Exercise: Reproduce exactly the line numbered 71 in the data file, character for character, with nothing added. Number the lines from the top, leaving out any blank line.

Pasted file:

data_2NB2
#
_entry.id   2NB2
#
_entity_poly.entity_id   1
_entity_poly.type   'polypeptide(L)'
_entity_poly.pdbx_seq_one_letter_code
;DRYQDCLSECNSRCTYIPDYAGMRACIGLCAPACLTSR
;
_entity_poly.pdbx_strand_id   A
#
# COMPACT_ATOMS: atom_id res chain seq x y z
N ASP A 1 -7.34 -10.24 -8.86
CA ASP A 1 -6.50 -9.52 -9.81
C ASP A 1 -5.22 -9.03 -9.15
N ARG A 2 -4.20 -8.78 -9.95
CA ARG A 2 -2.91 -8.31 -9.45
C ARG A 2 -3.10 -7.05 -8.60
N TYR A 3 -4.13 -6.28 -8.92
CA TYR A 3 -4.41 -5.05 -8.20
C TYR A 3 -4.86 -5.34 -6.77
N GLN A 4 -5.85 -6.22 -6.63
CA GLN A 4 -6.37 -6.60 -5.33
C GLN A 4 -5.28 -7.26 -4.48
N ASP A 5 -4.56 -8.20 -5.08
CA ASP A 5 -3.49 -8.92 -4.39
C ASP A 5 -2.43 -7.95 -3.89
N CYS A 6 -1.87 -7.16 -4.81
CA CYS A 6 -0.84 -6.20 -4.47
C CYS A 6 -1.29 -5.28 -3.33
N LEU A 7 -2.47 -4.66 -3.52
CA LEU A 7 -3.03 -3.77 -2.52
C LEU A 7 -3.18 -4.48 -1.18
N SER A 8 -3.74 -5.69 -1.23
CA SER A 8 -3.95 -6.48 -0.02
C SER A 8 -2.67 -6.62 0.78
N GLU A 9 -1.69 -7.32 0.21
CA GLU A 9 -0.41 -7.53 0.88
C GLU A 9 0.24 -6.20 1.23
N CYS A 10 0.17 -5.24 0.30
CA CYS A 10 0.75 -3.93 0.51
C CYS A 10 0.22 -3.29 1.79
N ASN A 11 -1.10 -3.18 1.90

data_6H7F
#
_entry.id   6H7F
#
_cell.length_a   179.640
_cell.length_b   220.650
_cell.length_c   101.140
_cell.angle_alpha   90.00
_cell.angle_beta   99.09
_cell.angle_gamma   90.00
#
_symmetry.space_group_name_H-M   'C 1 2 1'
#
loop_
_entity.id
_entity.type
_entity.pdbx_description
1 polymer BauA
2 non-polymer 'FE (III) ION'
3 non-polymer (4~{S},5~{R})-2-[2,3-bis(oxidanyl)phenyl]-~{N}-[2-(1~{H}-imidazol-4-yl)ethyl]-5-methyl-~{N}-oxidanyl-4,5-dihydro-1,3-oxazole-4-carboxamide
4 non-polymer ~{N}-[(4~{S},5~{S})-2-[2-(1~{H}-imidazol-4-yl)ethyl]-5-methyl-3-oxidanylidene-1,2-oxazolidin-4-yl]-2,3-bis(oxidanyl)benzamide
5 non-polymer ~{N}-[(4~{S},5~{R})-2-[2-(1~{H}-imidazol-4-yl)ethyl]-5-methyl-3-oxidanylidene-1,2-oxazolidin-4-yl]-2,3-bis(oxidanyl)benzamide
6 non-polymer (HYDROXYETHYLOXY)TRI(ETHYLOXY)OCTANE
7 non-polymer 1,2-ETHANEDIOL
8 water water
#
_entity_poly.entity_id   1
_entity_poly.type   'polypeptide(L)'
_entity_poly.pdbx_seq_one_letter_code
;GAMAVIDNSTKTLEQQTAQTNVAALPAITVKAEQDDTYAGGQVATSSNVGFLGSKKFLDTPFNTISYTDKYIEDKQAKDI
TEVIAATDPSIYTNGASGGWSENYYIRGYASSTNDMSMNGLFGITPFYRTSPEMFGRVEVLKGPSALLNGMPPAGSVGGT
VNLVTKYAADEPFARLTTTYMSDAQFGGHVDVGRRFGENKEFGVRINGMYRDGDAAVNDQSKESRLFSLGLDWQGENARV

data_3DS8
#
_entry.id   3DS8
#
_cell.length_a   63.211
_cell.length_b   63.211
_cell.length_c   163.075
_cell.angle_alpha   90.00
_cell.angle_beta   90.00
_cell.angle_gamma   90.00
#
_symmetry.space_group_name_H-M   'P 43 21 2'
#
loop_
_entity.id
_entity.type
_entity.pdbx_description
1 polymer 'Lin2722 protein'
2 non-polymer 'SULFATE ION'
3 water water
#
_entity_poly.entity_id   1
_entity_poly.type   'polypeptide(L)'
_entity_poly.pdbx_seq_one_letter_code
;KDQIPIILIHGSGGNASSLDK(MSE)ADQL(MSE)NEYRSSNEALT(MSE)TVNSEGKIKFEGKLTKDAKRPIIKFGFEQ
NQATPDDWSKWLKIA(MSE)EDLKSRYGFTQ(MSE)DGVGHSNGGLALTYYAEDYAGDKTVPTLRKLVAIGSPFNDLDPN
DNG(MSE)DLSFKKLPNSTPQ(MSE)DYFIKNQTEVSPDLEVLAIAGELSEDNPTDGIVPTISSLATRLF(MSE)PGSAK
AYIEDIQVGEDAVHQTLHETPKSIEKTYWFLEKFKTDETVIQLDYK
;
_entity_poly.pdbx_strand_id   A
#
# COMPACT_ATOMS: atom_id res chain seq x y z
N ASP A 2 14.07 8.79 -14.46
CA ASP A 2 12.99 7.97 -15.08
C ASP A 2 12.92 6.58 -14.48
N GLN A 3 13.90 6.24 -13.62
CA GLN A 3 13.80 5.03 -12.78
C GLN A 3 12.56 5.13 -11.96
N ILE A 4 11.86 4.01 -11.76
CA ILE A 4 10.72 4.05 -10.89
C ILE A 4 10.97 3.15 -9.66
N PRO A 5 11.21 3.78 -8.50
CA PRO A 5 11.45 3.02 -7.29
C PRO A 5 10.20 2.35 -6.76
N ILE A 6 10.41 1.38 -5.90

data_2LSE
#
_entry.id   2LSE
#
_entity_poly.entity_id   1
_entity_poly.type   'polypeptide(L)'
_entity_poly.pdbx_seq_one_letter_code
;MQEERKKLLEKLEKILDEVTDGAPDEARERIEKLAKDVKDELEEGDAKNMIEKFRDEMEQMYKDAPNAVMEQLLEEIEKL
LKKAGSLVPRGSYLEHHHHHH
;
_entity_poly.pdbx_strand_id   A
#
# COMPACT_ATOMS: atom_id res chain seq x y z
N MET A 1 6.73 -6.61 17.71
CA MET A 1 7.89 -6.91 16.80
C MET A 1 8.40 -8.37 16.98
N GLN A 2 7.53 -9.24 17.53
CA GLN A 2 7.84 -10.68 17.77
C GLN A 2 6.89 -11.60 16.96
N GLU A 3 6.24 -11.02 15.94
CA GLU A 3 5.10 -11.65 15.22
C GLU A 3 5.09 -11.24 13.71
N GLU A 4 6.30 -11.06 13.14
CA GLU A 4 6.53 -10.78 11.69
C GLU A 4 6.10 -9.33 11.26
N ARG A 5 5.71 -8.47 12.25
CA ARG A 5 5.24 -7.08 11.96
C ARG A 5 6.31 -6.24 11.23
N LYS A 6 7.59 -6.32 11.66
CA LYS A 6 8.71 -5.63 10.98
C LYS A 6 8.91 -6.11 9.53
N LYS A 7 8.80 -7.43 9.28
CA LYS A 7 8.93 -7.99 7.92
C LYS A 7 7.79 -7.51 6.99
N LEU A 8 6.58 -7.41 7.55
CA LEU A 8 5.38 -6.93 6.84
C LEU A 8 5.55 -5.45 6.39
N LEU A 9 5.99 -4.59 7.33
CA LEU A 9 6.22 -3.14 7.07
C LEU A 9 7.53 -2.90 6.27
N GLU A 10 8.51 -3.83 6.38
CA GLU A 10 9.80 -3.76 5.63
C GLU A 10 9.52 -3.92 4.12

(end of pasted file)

_entity_poly.type   'polypeptide(L)'